“It was just a good moment that we were up, we were winning games based off of our talent. But we just weren’t there yet, and now it’s kind of showing that we’re not there yet.”

[graphiq id=”9gFkd3vhDOB” title=”New York Knicks Profile” width=”600″ height=”889″ url=”” frozen=”true”]

Regardless of what offense was run, this year’s Knicks were short on ball movement, heavy on isolation, and overall just ineffective. They finished the 2016-2017 season ranked 18th out of 30 in offensive rating (107.7) and 19th out of 30 in PTS/G (104.3). To make matters more confusing, the Knicks continued to vacillate between the triangle offense and pick and roll. However, this critique can be directed towards Phil Jackson. He either needs to commit 100 percent to the triangle offense and accept its success or failure or empower his coach to run his own offense.

Whether this means finding a new coach or letting Hornacek run this offense, remains to be seen. There are a lot of moving parts to this debacle of a season, however, when if comes to the offense, Hornacek’s grade is an unsatisfactory ‘C-‘.

3. Player Management

The best coaches can motivate and hold their players accountable. Prior to being the head coach for the Knicks, Hornacek’s reputation in Phoenix was a player’s coach who was good with young players, but not so great when players were not buying into his system. In an article written on the Grizzly Bear Blues website, Dave King was interviewed about Hornacek’s time with the Phonix Suns. King explains,

“He’s a great coach when the players are all bought in and no one feels slighted…But when the roster got deeper, players’ natural feelings of entitlement started to come out….And he never connected with them on a level that made them buy in when the “buy in” wasn’t entirely to their favor.”

It appeared that a similar pattern occurred with the Knicks. During the 2012-13 season, Mike Woodson’s hallmark of his coaching tenure was that he got Carmelo Anthony and the majority of the Knicks roster to play inspired defense on a consistent basis. From the beginning, Hornacek did not seem to have a strong connection with either Derrick Rose or Anthony. Now, both players are paid more than enough to put the necessary effort in every night. Yet there are some coaches who are able to get that “buy in” from their star players, and the results are usually positive. Horancek, for whatever reason, could not do this.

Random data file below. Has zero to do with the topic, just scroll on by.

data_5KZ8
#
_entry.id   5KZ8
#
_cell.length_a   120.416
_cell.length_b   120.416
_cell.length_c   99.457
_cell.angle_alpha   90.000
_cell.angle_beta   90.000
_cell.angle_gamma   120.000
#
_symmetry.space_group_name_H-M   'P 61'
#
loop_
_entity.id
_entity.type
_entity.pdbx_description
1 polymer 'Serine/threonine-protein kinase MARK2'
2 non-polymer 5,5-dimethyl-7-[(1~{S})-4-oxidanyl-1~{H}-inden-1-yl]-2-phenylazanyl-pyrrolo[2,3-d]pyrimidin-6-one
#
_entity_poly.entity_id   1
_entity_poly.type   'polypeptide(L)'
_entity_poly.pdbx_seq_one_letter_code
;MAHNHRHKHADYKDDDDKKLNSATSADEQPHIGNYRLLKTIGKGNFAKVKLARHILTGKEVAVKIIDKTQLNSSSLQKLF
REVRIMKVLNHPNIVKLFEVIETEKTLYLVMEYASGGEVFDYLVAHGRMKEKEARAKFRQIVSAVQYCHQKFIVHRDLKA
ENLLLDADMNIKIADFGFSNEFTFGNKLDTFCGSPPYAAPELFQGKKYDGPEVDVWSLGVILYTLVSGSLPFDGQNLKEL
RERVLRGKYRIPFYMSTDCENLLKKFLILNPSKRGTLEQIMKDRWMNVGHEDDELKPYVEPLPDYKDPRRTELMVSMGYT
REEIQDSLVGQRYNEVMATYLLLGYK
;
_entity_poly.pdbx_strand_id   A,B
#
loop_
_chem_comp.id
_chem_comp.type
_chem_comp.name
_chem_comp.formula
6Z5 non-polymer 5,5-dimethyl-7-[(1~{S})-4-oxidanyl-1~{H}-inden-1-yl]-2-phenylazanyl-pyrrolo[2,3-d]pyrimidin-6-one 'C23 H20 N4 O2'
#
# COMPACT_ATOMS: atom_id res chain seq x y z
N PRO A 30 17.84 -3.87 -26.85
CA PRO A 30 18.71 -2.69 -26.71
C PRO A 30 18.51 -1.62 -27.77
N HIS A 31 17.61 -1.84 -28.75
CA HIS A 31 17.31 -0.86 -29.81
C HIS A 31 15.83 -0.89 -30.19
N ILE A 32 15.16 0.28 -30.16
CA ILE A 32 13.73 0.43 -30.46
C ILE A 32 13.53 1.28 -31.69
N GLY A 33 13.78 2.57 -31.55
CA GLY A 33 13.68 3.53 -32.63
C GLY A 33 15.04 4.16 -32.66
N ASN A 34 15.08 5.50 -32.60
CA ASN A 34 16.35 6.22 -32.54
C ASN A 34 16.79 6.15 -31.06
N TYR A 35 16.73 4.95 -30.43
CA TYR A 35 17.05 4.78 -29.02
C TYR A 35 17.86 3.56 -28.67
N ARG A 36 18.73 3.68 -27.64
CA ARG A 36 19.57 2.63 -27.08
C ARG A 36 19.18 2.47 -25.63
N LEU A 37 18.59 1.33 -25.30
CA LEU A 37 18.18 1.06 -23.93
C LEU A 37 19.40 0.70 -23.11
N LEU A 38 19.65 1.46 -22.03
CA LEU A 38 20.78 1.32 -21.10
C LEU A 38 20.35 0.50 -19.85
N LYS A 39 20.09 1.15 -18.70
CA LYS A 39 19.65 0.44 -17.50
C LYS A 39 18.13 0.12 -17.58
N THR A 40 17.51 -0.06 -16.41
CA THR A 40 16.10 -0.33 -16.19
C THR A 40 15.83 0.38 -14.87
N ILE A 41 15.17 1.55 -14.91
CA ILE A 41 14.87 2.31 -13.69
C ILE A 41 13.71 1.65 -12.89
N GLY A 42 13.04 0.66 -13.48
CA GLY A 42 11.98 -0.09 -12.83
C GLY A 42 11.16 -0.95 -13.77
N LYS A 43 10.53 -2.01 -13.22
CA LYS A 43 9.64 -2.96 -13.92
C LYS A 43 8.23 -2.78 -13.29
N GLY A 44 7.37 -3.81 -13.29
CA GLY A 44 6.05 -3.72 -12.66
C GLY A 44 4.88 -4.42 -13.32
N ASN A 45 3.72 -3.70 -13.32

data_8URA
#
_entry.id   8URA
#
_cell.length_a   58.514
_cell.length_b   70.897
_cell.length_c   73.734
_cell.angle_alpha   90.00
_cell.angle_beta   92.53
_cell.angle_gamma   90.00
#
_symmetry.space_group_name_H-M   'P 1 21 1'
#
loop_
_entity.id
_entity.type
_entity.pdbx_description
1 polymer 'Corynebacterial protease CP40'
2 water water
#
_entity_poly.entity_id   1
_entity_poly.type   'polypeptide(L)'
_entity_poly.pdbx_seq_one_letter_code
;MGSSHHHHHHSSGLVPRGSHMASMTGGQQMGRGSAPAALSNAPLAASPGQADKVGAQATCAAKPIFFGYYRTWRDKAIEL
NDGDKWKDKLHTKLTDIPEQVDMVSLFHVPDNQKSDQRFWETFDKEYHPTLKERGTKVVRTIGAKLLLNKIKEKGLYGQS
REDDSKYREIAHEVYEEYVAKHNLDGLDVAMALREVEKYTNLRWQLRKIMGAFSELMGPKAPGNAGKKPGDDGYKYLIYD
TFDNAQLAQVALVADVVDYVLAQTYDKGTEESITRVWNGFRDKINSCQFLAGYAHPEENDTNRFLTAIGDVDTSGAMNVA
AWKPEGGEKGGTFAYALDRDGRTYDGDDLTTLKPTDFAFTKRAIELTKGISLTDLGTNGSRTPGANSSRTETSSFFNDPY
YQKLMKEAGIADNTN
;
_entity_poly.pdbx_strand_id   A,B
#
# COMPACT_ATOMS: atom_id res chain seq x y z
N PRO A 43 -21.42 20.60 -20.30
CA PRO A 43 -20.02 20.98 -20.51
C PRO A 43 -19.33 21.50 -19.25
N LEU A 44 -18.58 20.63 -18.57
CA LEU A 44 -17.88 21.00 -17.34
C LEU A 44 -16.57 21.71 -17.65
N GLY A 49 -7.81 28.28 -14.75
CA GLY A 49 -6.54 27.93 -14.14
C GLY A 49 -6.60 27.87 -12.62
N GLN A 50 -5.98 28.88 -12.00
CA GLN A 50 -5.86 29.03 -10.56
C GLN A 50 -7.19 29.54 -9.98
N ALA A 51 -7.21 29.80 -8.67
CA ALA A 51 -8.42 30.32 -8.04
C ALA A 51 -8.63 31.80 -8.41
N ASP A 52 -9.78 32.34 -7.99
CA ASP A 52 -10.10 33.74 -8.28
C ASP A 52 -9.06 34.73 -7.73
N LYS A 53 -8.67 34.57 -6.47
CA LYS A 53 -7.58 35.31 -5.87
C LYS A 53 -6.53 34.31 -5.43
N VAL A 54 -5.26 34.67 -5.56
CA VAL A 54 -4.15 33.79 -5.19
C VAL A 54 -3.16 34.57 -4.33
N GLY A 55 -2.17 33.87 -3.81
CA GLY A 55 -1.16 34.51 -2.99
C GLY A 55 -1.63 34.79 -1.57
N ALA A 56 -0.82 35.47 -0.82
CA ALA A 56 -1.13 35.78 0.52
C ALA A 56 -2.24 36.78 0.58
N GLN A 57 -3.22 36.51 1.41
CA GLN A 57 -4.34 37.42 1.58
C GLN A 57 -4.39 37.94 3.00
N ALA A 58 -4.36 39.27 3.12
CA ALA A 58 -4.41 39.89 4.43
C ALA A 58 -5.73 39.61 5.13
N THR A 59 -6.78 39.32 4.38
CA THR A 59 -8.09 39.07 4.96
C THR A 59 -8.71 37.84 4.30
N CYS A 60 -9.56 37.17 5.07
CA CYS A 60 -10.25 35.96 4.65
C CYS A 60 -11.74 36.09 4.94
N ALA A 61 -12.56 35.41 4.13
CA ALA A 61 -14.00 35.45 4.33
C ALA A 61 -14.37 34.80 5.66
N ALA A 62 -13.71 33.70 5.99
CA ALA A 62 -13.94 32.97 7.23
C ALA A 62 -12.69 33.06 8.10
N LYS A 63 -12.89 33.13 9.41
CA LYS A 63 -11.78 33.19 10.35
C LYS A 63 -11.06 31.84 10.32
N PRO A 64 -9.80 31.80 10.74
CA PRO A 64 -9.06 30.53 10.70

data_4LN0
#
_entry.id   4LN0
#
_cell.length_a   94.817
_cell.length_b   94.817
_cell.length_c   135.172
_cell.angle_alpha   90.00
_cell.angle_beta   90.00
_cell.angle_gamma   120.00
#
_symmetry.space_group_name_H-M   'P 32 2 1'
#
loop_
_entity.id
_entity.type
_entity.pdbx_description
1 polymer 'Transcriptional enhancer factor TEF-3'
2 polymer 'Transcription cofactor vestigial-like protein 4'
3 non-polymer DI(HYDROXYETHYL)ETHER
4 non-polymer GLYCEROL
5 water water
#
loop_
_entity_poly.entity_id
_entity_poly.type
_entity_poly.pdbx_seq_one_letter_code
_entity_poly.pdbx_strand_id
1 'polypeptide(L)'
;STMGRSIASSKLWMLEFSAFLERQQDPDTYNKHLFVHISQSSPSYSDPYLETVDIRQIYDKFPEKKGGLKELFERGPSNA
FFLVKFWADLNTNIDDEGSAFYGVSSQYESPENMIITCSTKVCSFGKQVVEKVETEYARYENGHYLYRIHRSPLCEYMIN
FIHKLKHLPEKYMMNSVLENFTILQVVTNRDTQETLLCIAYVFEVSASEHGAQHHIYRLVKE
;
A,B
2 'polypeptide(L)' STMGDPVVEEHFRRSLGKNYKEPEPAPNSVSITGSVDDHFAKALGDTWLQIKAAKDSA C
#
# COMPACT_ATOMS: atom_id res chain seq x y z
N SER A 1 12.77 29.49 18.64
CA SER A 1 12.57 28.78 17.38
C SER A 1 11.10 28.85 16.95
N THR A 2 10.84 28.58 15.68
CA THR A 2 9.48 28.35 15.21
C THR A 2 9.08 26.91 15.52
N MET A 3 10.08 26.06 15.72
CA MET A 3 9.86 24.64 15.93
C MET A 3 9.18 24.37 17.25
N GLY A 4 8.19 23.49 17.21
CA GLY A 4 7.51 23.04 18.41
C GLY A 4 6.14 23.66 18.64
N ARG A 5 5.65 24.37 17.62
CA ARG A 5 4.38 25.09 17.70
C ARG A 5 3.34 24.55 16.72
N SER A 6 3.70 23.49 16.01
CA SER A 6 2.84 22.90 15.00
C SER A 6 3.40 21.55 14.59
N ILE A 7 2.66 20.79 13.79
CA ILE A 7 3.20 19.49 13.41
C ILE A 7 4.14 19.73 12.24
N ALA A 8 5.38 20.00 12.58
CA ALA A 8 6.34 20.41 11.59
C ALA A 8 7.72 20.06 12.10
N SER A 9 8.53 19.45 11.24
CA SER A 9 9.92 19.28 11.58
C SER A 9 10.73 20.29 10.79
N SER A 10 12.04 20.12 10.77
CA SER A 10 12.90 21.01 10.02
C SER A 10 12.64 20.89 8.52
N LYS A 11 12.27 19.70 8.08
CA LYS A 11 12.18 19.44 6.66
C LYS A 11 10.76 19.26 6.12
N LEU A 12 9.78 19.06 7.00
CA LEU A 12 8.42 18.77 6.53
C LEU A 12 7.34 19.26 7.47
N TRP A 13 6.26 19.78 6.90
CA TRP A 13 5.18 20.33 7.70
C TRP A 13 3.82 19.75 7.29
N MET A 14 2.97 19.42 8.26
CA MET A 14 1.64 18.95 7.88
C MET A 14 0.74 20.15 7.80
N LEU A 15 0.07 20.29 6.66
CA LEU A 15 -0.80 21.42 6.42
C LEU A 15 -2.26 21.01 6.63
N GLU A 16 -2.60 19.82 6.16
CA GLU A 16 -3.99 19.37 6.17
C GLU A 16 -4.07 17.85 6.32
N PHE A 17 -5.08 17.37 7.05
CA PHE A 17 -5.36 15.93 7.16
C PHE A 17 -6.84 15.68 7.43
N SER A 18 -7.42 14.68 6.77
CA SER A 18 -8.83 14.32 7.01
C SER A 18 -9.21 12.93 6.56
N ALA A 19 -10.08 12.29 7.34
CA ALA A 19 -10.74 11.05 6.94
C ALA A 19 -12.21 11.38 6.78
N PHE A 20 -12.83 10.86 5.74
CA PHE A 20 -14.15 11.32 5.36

King further elaborates on Hornacek’s struggles with the Suns,

“Basically, the problem was that once the players, like Morris brothers and Goran Dragic and Isaiah Thomas, started thinking for themselves, Hornacek couldn’t rein them back in and actually might have tuned them out.”

Again, while individual selfishness of certain players is not entirely Hornacek’s fault, he could not keep the Knicks together or motivated to play together in a way that translated into wins. Hornacek’s biggest fault is that he is still stuck in and old school mentality, where players went to college for 4-years, matured and were more self-motivated and accountable. Going forward he will have to be more creative when it comes to working with the big personalities and stars on his team. Hornacek earns a ‘C-‘ in this area.

There is no question that Hornacek’s first year was a disappointment. In fairness to him, the team’s failures can also be attributed to Phil Jackson, who gave Horancek a roster that does not suit his strengths, and has asked him to run an offense that does not mesh entirely with his ideas and philosophy. If the Knicks are to succeed, it’s possible that Horancek may not be the coach, or maybe the NBA draft in June will symbolize the rebuild that will be necessary to inject more youth and talent into a confused roster stuck in between win now and build for the future. Hornacek has the makings of a good coach and he should certainly be given the chance to redeem himself and develop the talent on the roster. With all things considered, Hornacek’s first-year grade is a ‘C-‘. Even if this team was not built for long-term success, they certainly underachieved given their summer in free agency. Both Knicks fans and Hornacek, find themselves in a familiar position this off-season, looking forward to the start of a new campaign and fresh start.